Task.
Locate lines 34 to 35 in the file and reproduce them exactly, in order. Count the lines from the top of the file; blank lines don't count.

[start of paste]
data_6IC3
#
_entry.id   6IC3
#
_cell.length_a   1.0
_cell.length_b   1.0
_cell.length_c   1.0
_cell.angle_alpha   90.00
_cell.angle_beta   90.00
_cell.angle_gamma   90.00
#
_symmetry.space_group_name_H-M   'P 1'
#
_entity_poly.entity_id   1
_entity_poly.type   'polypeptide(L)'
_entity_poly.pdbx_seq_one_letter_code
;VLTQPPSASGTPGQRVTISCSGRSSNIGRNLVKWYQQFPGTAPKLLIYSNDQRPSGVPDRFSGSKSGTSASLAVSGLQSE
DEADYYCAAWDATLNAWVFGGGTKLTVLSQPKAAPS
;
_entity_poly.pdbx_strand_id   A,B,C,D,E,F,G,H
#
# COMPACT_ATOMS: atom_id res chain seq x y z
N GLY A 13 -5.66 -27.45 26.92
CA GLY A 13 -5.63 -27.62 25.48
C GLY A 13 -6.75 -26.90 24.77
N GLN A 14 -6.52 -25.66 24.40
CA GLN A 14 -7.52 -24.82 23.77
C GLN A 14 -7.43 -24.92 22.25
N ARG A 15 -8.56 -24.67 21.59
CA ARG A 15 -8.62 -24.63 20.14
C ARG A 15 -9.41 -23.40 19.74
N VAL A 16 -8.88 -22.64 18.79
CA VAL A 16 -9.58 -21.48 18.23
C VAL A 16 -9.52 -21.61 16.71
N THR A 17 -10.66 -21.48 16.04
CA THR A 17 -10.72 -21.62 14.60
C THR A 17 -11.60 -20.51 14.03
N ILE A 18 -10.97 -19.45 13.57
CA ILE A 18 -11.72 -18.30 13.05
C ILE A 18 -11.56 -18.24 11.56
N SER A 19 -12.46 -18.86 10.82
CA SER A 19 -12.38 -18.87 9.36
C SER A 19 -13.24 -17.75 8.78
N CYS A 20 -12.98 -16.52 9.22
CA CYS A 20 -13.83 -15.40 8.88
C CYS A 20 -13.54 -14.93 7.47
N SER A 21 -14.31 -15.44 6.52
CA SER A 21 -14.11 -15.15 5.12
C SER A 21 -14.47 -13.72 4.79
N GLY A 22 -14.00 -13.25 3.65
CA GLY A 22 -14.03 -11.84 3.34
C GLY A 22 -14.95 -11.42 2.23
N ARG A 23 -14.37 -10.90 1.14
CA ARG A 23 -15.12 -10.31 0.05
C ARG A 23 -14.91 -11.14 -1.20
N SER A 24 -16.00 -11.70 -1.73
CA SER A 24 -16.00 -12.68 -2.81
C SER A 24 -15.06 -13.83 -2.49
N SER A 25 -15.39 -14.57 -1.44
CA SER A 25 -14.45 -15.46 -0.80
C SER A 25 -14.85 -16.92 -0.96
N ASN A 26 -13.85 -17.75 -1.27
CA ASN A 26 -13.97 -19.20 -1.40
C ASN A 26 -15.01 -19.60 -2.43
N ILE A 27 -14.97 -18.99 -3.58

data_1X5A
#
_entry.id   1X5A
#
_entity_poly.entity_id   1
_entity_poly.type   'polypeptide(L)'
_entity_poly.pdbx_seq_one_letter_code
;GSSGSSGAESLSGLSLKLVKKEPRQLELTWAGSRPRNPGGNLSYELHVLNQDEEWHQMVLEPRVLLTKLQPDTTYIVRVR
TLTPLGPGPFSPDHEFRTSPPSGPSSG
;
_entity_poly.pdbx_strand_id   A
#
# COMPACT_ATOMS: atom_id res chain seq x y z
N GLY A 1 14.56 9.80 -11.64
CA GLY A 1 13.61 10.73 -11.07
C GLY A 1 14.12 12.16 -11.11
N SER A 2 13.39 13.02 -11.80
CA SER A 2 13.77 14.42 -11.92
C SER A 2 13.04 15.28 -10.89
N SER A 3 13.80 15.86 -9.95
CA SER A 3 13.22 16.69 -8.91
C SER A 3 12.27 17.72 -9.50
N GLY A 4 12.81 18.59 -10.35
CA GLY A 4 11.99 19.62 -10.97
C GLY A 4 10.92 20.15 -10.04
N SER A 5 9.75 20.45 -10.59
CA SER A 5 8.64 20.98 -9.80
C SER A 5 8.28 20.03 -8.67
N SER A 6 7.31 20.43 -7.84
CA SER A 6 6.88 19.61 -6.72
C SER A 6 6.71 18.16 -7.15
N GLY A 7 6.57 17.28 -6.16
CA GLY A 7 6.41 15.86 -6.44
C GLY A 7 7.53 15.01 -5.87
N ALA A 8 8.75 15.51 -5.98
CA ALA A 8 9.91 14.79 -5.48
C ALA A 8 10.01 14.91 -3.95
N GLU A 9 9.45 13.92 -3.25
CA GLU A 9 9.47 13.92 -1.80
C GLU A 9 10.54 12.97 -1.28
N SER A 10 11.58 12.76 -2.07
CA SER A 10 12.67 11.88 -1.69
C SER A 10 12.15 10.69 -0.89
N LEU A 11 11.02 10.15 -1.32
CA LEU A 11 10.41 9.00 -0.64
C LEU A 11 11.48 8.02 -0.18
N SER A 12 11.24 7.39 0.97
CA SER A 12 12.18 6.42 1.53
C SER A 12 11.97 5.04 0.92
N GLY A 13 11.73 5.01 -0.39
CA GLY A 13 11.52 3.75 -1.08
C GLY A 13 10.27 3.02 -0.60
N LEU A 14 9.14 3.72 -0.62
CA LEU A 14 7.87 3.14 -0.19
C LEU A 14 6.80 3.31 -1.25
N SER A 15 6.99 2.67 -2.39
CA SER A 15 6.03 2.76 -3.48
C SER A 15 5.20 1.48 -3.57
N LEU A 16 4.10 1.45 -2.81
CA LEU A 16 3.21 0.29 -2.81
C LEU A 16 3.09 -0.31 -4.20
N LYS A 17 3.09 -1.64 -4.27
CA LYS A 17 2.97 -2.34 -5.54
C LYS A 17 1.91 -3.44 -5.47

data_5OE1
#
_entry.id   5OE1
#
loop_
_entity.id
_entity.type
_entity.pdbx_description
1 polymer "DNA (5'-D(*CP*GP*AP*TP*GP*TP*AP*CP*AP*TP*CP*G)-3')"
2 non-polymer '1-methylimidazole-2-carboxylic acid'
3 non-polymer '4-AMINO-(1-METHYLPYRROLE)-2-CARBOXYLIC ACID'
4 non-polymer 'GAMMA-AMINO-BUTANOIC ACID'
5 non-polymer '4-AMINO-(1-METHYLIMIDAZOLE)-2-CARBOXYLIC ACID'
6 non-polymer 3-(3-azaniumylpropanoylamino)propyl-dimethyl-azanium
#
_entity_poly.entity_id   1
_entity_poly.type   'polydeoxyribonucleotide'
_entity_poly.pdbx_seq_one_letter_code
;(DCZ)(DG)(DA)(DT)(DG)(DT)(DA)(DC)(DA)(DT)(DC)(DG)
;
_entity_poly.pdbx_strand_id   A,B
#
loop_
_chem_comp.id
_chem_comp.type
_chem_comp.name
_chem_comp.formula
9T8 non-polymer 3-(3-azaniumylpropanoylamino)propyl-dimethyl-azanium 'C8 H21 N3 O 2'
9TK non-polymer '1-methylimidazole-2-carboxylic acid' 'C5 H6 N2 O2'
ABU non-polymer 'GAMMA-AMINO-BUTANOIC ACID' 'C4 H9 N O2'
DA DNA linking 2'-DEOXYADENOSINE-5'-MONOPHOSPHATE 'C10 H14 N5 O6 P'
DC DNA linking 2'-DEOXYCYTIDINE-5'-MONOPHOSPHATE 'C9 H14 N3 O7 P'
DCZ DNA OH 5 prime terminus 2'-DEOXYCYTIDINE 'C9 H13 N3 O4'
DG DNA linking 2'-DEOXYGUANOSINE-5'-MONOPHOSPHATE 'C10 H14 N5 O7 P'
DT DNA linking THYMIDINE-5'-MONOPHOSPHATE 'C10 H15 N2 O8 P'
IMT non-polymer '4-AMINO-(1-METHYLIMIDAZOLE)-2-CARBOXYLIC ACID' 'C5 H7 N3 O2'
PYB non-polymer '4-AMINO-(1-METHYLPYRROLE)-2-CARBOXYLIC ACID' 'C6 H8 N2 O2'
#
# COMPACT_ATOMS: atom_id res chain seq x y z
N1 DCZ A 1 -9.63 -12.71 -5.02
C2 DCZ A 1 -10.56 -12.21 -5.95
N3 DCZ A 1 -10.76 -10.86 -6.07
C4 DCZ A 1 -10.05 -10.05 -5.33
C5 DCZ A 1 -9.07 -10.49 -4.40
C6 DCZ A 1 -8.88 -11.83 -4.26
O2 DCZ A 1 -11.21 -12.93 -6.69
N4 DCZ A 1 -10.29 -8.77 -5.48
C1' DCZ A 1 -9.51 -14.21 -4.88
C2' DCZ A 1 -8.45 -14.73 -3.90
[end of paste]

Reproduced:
C VAL A 16 -9.52 -21.61 16.71
N THR A 17 -10.66 -21.48 16.04